Lockhart leaves Federal Housing Finance Agency


WASHINGTON (AP) – The head of the federal agency that regulates mortgage finance companies Fannie Mae and
Freddie Mac is stepping down.
The timing of James Lockhart’s departure from the Federal Housing Finance Agency is not yet certain and a
successor hasn’t been named.
Lockhart is a longtime friend and Yale fraternity brother of former President George W. Bush. He has been
the director of FHFA and its predecessor, the Office of Federal Housing Enterprise Oversight, for about
three years.
His departure comes amid uncertainty about the administration’s plans for Washington-based Fannie Mae and
sibling company Freddie Mac. Both have been slammed by mounting loan defaults and foreclosures.
Lockhart, 63, urged tighter government restrictions on the two companies, which operated with a far
smaller financial cushion than other institutions. But by the time Congress acted last summer, it was
too late.
Fearing the companies would soon go under, the government seized control of them in September. Since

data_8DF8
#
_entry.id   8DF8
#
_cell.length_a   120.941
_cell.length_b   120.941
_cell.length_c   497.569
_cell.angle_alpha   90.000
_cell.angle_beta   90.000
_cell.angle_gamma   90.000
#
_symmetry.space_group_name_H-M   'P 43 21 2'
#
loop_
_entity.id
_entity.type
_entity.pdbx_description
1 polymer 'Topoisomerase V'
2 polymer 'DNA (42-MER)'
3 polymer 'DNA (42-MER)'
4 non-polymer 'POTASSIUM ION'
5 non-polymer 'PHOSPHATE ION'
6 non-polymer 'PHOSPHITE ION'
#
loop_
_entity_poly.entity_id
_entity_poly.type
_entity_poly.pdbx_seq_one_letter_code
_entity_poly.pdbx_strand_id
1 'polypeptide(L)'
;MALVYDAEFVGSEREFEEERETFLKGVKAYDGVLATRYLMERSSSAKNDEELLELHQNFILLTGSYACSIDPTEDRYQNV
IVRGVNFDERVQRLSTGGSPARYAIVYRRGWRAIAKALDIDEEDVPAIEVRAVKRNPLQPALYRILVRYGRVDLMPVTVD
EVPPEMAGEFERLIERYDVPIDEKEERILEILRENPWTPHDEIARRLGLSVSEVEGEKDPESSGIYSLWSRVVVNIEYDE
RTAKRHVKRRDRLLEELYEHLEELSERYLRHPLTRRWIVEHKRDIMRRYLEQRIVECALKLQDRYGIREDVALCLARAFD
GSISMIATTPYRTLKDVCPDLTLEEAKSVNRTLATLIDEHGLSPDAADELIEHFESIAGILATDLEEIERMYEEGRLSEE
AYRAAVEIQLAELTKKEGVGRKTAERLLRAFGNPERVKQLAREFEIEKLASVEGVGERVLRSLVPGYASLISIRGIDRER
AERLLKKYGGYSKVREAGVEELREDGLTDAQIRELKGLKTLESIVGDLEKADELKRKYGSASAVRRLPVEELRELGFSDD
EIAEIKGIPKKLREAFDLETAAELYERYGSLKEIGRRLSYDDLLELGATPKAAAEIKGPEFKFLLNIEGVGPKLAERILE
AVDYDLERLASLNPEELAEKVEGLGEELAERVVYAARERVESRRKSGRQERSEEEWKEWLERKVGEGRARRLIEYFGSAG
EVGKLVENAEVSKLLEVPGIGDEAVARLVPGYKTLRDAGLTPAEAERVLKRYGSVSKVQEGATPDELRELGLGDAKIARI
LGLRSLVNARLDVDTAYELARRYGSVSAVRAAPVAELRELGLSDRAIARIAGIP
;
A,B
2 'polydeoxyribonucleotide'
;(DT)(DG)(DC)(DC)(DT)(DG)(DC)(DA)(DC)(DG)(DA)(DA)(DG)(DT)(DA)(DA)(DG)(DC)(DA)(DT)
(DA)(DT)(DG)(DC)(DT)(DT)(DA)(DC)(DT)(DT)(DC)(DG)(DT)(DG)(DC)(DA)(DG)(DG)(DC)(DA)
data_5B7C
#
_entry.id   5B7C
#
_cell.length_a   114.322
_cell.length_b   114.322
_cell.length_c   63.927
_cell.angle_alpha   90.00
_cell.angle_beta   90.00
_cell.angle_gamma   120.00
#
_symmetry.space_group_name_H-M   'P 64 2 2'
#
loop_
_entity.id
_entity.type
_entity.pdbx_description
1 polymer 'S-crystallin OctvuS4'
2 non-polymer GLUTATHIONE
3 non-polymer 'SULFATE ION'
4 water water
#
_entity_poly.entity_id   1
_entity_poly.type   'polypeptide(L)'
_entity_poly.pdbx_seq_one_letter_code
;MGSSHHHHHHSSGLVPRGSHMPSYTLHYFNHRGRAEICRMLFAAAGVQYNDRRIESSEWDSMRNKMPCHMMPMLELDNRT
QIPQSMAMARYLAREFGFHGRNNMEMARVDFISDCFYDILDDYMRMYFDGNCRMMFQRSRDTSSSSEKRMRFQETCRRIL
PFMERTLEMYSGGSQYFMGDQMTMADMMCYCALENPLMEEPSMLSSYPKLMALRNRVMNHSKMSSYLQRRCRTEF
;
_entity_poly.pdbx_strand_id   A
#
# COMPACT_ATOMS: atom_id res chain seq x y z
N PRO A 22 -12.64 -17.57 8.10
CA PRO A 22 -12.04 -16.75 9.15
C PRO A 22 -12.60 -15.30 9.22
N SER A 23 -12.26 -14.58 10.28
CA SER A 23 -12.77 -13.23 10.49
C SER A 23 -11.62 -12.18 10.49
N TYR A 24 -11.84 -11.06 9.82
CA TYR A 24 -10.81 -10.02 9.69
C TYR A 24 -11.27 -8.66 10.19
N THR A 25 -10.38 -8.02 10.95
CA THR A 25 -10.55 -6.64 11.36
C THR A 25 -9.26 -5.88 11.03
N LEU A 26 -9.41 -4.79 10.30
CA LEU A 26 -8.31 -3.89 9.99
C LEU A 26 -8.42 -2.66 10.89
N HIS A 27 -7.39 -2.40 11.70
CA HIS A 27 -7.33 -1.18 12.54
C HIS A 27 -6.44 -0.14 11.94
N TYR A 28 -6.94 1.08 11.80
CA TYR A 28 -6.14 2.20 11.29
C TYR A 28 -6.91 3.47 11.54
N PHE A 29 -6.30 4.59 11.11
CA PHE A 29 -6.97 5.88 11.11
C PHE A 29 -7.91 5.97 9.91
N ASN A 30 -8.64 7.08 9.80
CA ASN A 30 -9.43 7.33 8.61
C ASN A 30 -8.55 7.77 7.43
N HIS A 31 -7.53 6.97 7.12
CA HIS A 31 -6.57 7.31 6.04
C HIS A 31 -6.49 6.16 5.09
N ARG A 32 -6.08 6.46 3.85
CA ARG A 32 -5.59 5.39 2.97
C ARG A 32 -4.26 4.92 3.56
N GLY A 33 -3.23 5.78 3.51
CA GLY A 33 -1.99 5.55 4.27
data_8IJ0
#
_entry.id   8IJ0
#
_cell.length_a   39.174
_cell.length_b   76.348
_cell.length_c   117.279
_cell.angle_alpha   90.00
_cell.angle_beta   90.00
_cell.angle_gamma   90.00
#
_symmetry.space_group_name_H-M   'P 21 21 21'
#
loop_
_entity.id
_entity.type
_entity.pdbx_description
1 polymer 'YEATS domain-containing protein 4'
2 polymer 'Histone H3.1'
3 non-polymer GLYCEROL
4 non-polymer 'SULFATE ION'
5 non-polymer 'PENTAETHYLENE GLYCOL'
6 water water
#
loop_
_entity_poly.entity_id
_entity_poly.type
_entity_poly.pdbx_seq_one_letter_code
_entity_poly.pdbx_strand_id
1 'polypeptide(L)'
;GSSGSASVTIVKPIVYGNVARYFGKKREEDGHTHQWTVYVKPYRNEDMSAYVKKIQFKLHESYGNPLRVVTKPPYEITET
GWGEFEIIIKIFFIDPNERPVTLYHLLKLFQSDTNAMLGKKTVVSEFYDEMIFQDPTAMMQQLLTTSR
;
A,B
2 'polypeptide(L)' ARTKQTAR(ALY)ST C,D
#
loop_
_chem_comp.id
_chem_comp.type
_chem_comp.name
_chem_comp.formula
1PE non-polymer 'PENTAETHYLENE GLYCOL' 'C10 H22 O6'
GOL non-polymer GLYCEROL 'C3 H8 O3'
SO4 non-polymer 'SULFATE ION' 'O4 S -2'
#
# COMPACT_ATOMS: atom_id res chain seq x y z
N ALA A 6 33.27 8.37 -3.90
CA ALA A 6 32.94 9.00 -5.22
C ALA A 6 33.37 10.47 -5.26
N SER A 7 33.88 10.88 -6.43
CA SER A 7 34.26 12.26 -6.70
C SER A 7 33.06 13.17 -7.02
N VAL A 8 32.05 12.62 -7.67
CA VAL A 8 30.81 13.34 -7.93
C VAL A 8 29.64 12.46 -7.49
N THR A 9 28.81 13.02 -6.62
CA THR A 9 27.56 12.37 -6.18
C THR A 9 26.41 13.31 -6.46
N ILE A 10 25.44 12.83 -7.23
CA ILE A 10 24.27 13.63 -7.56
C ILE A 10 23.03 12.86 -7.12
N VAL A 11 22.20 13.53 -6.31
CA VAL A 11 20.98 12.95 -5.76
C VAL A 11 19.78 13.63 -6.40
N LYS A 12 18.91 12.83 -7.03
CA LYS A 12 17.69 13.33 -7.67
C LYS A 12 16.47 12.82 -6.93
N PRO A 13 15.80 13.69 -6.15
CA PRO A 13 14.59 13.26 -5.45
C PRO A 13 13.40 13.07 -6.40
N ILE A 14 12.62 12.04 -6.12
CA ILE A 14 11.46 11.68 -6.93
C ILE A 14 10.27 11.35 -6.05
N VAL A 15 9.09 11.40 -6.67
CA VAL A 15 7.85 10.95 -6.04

then, McLean, Va.-based Freddie has tapped nearly $51 billion in government aid to cope with mounting
loan defaults, while Fannie has taken about $34 billion.
The two companies play a vital role in the mortgage market by purchasing loans from lenders and selling
them to investors, or holding them on their own books. Together, the companies own or guarantee almost
31 million home loans worth about $5.4 trillion. That’s about half of all U.S home mortgages.
With foreclosures continuing to surge, Fannie and Freddie’s goals have shifted over the past year. They
are now playing a key role in the administration’s effort to modify or refinance up to 9 million home
Lockhart presented some options for how Fannie and Freddie should operate, but has not given a specific
"The new structures must be designed to reduce risks, rather than magnifying them, as they did in
the past," he said in a speech last week.

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